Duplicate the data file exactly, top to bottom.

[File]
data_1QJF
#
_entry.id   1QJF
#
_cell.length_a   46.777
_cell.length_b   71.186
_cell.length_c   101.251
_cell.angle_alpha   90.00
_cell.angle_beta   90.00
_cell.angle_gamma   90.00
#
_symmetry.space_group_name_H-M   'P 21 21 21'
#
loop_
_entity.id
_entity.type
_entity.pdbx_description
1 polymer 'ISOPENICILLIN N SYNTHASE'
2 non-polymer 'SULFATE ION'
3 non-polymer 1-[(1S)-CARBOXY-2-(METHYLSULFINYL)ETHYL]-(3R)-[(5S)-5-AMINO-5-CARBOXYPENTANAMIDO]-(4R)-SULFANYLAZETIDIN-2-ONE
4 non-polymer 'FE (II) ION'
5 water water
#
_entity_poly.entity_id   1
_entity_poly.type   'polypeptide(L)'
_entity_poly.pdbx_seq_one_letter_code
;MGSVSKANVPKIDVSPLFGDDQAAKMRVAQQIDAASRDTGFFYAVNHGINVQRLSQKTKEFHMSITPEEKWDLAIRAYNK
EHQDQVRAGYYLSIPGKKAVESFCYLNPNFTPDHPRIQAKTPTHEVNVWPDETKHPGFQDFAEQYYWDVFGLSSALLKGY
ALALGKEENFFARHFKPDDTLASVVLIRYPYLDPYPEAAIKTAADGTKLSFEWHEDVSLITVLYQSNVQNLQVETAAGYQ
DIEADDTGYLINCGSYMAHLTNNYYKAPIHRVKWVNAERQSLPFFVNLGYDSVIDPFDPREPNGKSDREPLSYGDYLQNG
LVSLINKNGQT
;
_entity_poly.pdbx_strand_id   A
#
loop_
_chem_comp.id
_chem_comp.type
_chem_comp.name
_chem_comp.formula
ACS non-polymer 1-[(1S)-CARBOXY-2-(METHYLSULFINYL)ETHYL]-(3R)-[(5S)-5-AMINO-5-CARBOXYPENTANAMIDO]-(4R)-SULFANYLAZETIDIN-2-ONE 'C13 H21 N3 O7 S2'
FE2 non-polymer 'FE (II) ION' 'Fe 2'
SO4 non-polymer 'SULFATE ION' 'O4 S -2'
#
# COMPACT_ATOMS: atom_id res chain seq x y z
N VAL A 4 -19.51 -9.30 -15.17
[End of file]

data_1QJF
#
_entry.id   1QJF
#
_cell.length_a   46.777
_cell.length_b   71.186
_cell.length_c   101.251
_cell.angle_alpha   90.00
_cell.angle_beta   90.00
_cell.angle_gamma   90.00
#
_symmetry.space_group_name_H-M   'P 21 21 21'
#
loop_
_entity.id
_entity.type
_entity.pdbx_description
1 polymer 'ISOPENICILLIN N SYNTHASE'
2 non-polymer 'SULFATE ION'
3 non-polymer 1-[(1S)-CARBOXY-2-(METHYLSULFINYL)ETHYL]-(3R)-[(5S)-5-AMINO-5-CARBOXYPENTANAMIDO]-(4R)-SULFANYLAZETIDIN-2-ONE
4 non-polymer 'FE (II) ION'
5 water water
#
_entity_poly.entity_id   1
_entity_poly.type   'polypeptide(L)'
_entity_poly.pdbx_seq_one_letter_code
;MGSVSKANVPKIDVSPLFGDDQAAKMRVAQQIDAASRDTGFFYAVNHGINVQRLSQKTKEFHMSITPEEKWDLAIRAYNK
EHQDQVRAGYYLSIPGKKAVESFCYLNPNFTPDHPRIQAKTPTHEVNVWPDETKHPGFQDFAEQYYWDVFGLSSALLKGY
ALALGKEENFFARHFKPDDTLASVVLIRYPYLDPYPEAAIKTAADGTKLSFEWHEDVSLITVLYQSNVQNLQVETAAGYQ
DIEADDTGYLINCGSYMAHLTNNYYKAPIHRVKWVNAERQSLPFFVNLGYDSVIDPFDPREPNGKSDREPLSYGDYLQNG
LVSLINKNGQT
;
_entity_poly.pdbx_strand_id   A
#
loop_
_chem_comp.id
_chem_comp.type
_chem_comp.name
_chem_comp.formula
ACS non-polymer 1-[(1S)-CARBOXY-2-(METHYLSULFINYL)ETHYL]-(3R)-[(5S)-5-AMINO-5-CARBOXYPENTANAMIDO]-(4R)-SULFANYLAZETIDIN-2-ONE 'C13 H21 N3 O7 S2'
FE2 non-polymer 'FE (II) ION' 'Fe 2'
SO4 non-polymer 'SULFATE ION' 'O4 S -2'
#
# COMPACT_ATOMS: atom_id res chain seq x y z
N VAL A 4 -19.51 -9.30 -15.17